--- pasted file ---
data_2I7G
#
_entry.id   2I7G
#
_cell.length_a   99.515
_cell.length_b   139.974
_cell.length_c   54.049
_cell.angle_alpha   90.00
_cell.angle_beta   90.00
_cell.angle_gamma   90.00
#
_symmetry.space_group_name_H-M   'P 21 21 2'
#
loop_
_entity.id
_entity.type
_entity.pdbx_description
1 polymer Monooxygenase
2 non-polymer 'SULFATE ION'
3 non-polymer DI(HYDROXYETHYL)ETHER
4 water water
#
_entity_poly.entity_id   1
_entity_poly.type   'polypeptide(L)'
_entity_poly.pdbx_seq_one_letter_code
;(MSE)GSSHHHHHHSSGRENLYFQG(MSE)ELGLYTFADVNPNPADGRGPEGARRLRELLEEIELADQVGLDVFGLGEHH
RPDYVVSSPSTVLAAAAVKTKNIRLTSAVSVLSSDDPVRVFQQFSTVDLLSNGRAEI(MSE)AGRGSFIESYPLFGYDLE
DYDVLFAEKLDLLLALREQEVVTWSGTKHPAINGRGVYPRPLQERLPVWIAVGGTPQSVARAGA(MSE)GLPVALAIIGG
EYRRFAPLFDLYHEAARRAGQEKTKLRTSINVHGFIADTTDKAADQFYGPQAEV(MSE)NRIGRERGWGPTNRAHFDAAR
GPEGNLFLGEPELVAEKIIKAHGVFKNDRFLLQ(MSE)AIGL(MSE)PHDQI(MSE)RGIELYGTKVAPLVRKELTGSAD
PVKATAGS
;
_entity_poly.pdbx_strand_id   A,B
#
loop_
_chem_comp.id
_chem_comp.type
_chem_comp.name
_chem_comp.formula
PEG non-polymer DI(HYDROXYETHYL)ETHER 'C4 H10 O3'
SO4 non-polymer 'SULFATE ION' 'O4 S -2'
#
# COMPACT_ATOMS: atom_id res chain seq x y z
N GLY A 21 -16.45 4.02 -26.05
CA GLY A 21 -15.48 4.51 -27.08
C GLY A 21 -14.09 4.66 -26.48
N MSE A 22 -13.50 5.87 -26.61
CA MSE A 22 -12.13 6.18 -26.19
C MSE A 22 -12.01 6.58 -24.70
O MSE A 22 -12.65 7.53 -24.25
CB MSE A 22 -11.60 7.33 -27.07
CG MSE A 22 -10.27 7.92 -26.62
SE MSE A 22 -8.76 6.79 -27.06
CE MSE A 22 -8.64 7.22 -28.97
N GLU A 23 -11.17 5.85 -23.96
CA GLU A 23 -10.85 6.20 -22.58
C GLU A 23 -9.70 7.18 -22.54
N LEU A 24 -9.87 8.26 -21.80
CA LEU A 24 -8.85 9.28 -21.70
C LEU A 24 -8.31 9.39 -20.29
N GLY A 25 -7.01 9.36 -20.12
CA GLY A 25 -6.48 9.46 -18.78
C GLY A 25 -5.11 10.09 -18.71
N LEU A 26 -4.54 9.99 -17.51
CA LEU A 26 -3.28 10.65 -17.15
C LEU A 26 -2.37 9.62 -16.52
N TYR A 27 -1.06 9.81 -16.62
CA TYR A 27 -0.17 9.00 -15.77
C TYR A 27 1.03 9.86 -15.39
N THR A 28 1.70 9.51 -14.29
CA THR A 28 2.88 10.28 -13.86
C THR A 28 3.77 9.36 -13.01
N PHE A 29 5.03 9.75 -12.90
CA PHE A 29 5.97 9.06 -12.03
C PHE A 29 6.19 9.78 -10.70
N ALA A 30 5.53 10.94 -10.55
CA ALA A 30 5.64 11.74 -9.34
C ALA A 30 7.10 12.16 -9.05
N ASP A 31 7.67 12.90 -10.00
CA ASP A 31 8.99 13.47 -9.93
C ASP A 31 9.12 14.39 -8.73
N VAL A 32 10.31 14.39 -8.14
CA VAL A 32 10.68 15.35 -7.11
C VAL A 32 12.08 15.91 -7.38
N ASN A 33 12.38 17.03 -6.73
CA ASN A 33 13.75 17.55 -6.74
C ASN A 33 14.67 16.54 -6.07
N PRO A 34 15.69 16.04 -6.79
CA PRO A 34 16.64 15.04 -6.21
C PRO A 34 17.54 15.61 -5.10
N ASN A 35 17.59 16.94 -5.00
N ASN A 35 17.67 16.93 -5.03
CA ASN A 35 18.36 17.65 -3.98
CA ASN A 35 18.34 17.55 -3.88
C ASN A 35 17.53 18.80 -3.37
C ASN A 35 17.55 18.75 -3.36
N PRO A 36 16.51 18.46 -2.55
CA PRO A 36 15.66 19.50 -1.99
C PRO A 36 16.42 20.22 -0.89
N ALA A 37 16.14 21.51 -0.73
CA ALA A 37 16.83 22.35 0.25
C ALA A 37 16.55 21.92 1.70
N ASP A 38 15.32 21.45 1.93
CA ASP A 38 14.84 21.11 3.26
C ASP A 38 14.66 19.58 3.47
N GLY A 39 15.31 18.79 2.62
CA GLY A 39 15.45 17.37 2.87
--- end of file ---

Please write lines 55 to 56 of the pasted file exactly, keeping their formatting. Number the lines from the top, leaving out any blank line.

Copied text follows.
N GLU A 23 -11.17 5.85 -23.96
CA GLU A 23 -10.85 6.20 -22.58